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From Gordon Sim <g...@redhat.com>
Subject Re: Questions of qpid-route usage
Date Wed, 26 Feb 2014 11:14:47 GMT
On 02/25/2014 06:16 PM, Gao, Jie (Kyrie, HPIT-DS-CDC) wrote:
> I still have some questions. Hope I didn't bother you too much.

Not at all!

> I will still use this model to explain my question.
>
> A(on node 1) ---> B (on node 2)

Does the direction of the arrow indicate the flow of messages?

>> Correct, the qpid-route tool will connect to the first broker details and ask it
to create the route/link. The first broker will then establish a TCP socket to the second
and after going through the AMQP connection protocol, (by default) subscribe to receive messages
as directed.
>
> The first broker in qpid-route is dest broker. Do you mean 'B' here?

If B is the broker to which the messages should go, then yes, it would 
be the destination broker.

> But from your next explanation 'A' sounds more reasonable.

I assumed A and B were the first and second brokers passed to the 
qpid-route command. It sounds like you are using those labels with some 
additional meaning (e.g. that messages flow from A to B?)

> But..er..but why we can establish a route without 'A'? I mean I can use "qpid-route route
add B A xxxx xxx" to create a route successfully (well I just see no error return) when 'A'
is actually missing. I can later start to run broker 'A'. so if 'A' is the one which need
to link to 'B', how can it possibly know who is 'B'? since when we run qpid-route to add a
route, we don’t have 'A'.

Again, the definition of the route is considered separately from its 
actual status at any time. The qpid-route tool only connects to *one* 
broker. The other broker is passed to the first broker as the details to 
which that first broker should connect to. The route is defined once the 
first broker is told about the details. That broker will then 
asynchronously attempt to establish the link (and will retry until it 
does, and will also keep retrying if it is then ever disconnected).


>> It is therefore A that records the existence of this interbroker link.
>>   From the point of view of B, A is (almost) just like any other client.
>
>> The broker B doesn't really know about the route. It is A that has that knowledge.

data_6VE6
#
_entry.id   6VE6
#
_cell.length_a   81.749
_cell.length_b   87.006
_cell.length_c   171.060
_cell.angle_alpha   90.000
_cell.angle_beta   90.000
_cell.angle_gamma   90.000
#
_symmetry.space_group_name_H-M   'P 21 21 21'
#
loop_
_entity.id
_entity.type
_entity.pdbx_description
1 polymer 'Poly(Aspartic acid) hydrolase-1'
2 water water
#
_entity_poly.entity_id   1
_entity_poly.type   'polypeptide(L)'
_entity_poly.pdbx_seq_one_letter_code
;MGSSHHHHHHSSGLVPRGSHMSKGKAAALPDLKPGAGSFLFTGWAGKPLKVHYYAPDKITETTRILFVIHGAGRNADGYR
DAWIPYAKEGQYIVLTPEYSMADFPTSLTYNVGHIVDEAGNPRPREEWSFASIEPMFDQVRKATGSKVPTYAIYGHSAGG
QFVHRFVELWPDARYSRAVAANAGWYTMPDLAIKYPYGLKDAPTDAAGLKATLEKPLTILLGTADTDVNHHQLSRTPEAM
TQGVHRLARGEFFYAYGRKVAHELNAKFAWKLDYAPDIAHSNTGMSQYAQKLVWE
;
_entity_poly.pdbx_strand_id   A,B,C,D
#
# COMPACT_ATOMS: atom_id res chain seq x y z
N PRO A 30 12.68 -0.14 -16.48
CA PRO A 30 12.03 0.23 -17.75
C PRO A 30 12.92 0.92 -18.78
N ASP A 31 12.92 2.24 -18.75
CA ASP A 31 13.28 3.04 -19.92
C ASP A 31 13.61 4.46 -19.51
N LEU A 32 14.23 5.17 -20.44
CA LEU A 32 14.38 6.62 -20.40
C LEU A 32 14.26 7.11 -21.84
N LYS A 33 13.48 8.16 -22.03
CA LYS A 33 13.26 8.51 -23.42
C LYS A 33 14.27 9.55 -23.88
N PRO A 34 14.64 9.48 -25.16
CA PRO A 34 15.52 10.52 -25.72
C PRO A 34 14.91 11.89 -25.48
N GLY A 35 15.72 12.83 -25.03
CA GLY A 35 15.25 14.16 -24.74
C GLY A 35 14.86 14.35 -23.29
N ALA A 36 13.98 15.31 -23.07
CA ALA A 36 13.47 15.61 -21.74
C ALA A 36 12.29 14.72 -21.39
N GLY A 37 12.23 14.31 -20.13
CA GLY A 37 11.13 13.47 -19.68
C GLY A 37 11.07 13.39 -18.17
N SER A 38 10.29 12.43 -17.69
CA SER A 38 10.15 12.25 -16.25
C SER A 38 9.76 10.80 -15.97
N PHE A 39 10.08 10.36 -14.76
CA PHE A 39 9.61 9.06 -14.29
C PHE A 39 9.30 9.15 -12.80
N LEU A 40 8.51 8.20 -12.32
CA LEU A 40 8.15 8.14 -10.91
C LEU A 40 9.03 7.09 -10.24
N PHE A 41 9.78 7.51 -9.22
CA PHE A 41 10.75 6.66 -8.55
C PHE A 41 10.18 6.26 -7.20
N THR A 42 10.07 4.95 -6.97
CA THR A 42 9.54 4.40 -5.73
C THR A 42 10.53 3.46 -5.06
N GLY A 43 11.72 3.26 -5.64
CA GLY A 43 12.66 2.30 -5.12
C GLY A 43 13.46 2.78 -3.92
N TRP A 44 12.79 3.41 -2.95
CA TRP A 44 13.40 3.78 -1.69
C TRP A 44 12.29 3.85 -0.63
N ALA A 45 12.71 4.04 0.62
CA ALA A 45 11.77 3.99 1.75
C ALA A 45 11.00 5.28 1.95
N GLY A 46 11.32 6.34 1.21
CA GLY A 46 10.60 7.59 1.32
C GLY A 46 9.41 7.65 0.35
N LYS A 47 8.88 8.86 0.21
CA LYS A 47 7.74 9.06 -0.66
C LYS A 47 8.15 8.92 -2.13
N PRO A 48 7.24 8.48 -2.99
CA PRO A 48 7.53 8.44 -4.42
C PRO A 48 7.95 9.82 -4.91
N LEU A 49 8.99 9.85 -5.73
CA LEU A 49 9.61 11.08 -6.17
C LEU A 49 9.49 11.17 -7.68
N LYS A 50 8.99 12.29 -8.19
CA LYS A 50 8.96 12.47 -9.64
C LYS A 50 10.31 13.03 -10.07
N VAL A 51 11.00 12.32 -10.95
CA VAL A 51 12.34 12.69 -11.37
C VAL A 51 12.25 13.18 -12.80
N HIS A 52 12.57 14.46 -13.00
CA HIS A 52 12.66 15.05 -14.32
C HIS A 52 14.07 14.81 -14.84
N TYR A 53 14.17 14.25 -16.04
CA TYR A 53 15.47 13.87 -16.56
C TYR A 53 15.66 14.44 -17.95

It is always A that will attempt to re-establish the connection. If the connection between
them is broker A will keep retrying indefinitely to reconnect. A can also durably record the
details of the link such that if it restarts it can again resume trying to establish the connection.
>
> It sounds that if 'A' and 'B' are both active and also route is there. The connection
between 'A' and 'B' will always be okay? But in one of our project we have met such problem
(well it's very hard to reproduce): node 1 where 'A' is running is down and after for a while
node 1 is up again and 'A' is also active again. We check 'A' and 'B', both are running. And
we also check "qpid-route route list xxx" and found there is a route between 'A' and 'B'.
but the result is there is no message flow between 'A' and 'B'.

What was the status of that route? Were there any errors in the broker 
logs (on either broker)?

Some additional debug information would be listing the queues bound to 
the exchange the route is from (qpid-config -R exchanges) and getting 
details of the connections and subscriptions that are active (qpid-stat 
-c and qpid-stat -u respectively).

> after we kill 'B' and restart 'B' and use "qpid-route route add B A xxx xxx", everything
is okay then. So it sounds there is a stale route between 2 brokers. If 'A' can durably record
the details of the link and even it can establish the connection after it resume. Er..I don’t
think this issue will happen. Wait. How can 'A' record the details? Maybe save information
in a file? Maybe it's because 'A' lost these information?
>
>
> To summarize my questions:
> 1) what will happen when only broker 'B' is active and meanwhile we run "qpid-route route
add B A xx xxx" to add a route? According to Pavel Moravec's mail, 'B' will try to link to
'A' for several times until it gives up.

B will try to link to A forever (or at least until the route is deleted).

> But you just said it's 'A' which will establish the route. I felt confused here.

Sorry, that was my misunderstanding of what was implied by the labels A 
and B. (As above, I had assumed A was the first parameter to qpid-route 
and B was the second)

> 2) Is it possible to have both 'A' and 'B' and route available but still cannot pass
the message?

Yes, it is possible that A and B are up, and that a link is defined, but 
that it is not active due to some error condition. The status should be 
communicated by listing the route, and the broker logs would contain 
errors if any occurred.
> 3) sorry I just think one more problem: I just noticed that there is an option called
" -d, --durable         Added configuration shall be durable". I found the explain " A durable
route survives broker restarts, restoring a route as soon as both the source broker and the
destination are available. If the connection to a destination is lost, messages associated
with a durable route continue to accumulate on the source, so they can be retrieved when the
connection is reestablished.".  So if I added -b when I add a route, would it be helpful to
solve the question 2?

If the problem is that the broker on which the route is defined restarts 
and therefore loses its definition of the route, then yes, making the 
route durable would help (you need to ensure you have a store enabled in 
order for the persistence to actually work).


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